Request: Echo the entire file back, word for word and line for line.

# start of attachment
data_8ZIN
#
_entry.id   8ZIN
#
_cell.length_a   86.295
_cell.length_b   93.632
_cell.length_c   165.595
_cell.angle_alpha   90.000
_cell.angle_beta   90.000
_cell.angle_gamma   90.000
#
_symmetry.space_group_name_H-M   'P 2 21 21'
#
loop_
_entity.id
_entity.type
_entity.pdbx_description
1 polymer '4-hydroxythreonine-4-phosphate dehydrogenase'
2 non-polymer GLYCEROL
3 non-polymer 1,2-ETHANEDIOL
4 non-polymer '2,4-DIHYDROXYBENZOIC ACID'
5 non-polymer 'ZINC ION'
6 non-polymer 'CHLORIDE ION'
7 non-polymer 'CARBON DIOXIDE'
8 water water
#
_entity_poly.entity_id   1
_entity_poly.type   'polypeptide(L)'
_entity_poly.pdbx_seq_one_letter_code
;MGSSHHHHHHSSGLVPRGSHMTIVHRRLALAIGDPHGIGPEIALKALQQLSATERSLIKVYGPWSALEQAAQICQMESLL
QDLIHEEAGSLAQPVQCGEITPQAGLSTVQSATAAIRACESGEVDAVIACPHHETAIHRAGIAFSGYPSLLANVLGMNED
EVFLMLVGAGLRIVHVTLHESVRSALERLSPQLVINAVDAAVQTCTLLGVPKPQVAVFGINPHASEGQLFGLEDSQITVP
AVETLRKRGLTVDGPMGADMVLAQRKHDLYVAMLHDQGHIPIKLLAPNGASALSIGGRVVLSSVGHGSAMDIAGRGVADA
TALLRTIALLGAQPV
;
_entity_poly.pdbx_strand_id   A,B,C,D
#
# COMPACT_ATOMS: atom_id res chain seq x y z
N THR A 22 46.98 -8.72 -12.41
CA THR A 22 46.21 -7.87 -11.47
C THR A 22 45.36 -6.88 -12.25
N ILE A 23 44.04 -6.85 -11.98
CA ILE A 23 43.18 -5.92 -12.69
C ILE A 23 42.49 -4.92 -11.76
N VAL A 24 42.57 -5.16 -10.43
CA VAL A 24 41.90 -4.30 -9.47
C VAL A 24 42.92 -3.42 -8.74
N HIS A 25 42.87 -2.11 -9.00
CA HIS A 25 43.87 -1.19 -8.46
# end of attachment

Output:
data_8ZIN
#
_entry.id   8ZIN
#
_cell.length_a   86.295
_cell.length_b   93.632
_cell.length_c   165.595
_cell.angle_alpha   90.000
_cell.angle_beta   90.000
_cell.angle_gamma   90.000
#
_symmetry.space_group_name_H-M   'P 2 21 21'
#
loop_
_entity.id
_entity.type
_entity.pdbx_description
1 polymer '4-hydroxythreonine-4-phosphate dehydrogenase'
2 non-polymer GLYCEROL
3 non-polymer 1,2-ETHANEDIOL
4 non-polymer '2,4-DIHYDROXYBENZOIC ACID'
5 non-polymer 'ZINC ION'
6 non-polymer 'CHLORIDE ION'
7 non-polymer 'CARBON DIOXIDE'
8 water water
#
_entity_poly.entity_id   1
_entity_poly.type   'polypeptide(L)'
_entity_poly.pdbx_seq_one_letter_code
;MGSSHHHHHHSSGLVPRGSHMTIVHRRLALAIGDPHGIGPEIALKALQQLSATERSLIKVYGPWSALEQAAQICQMESLL
QDLIHEEAGSLAQPVQCGEITPQAGLSTVQSATAAIRACESGEVDAVIACPHHETAIHRAGIAFSGYPSLLANVLGMNED
EVFLMLVGAGLRIVHVTLHESVRSALERLSPQLVINAVDAAVQTCTLLGVPKPQVAVFGINPHASEGQLFGLEDSQITVP
AVETLRKRGLTVDGPMGADMVLAQRKHDLYVAMLHDQGHIPIKLLAPNGASALSIGGRVVLSSVGHGSAMDIAGRGVADA
TALLRTIALLGAQPV
;
_entity_poly.pdbx_strand_id   A,B,C,D
#
# COMPACT_ATOMS: atom_id res chain seq x y z
N THR A 22 46.98 -8.72 -12.41
CA THR A 22 46.21 -7.87 -11.47
C THR A 22 45.36 -6.88 -12.25
N ILE A 23 44.04 -6.85 -11.98
CA ILE A 23 43.18 -5.92 -12.69
C ILE A 23 42.49 -4.92 -11.76
N VAL A 24 42.57 -5.16 -10.43
CA VAL A 24 41.90 -4.30 -9.47
C VAL A 24 42.92 -3.42 -8.74
N HIS A 25 42.87 -2.11 -9.00
CA HIS A 25 43.87 -1.19 -8.46